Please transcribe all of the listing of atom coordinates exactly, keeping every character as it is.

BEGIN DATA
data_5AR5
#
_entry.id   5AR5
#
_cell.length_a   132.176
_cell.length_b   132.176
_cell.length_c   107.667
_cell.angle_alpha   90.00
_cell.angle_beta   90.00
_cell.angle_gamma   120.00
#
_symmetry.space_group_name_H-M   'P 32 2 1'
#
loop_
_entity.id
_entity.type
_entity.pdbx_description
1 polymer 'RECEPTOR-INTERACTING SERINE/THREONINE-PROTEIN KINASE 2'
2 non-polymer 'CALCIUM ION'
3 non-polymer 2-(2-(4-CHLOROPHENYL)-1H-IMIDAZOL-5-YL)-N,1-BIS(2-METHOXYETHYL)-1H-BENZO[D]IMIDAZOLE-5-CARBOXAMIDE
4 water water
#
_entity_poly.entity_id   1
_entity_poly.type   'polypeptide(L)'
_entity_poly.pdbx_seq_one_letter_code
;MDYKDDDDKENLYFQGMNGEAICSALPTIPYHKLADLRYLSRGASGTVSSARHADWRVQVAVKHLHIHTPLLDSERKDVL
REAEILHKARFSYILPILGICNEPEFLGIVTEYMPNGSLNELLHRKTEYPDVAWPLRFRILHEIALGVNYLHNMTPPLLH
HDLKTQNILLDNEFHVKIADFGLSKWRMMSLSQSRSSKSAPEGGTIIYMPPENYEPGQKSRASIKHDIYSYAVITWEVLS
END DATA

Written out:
data_5AR5
#
_entry.id   5AR5
#
_cell.length_a   132.176
_cell.length_b   132.176
_cell.length_c   107.667
_cell.angle_alpha   90.00
_cell.angle_beta   90.00
_cell.angle_gamma   120.00
#
_symmetry.space_group_name_H-M   'P 32 2 1'
#
loop_
_entity.id
_entity.type
_entity.pdbx_description
1 polymer 'RECEPTOR-INTERACTING SERINE/THREONINE-PROTEIN KINASE 2'
2 non-polymer 'CALCIUM ION'
3 non-polymer 2-(2-(4-CHLOROPHENYL)-1H-IMIDAZOL-5-YL)-N,1-BIS(2-METHOXYETHYL)-1H-BENZO[D]IMIDAZOLE-5-CARBOXAMIDE
4 water water
#
_entity_poly.entity_id   1
_entity_poly.type   'polypeptide(L)'
_entity_poly.pdbx_seq_one_letter_code
;MDYKDDDDKENLYFQGMNGEAICSALPTIPYHKLADLRYLSRGASGTVSSARHADWRVQVAVKHLHIHTPLLDSERKDVL
REAEILHKARFSYILPILGICNEPEFLGIVTEYMPNGSLNELLHRKTEYPDVAWPLRFRILHEIALGVNYLHNMTPPLLH
HDLKTQNILLDNEFHVKIADFGLSKWRMMSLSQSRSSKSAPEGGTIIYMPPENYEPGQKSRASIKHDIYSYAVITWEVLS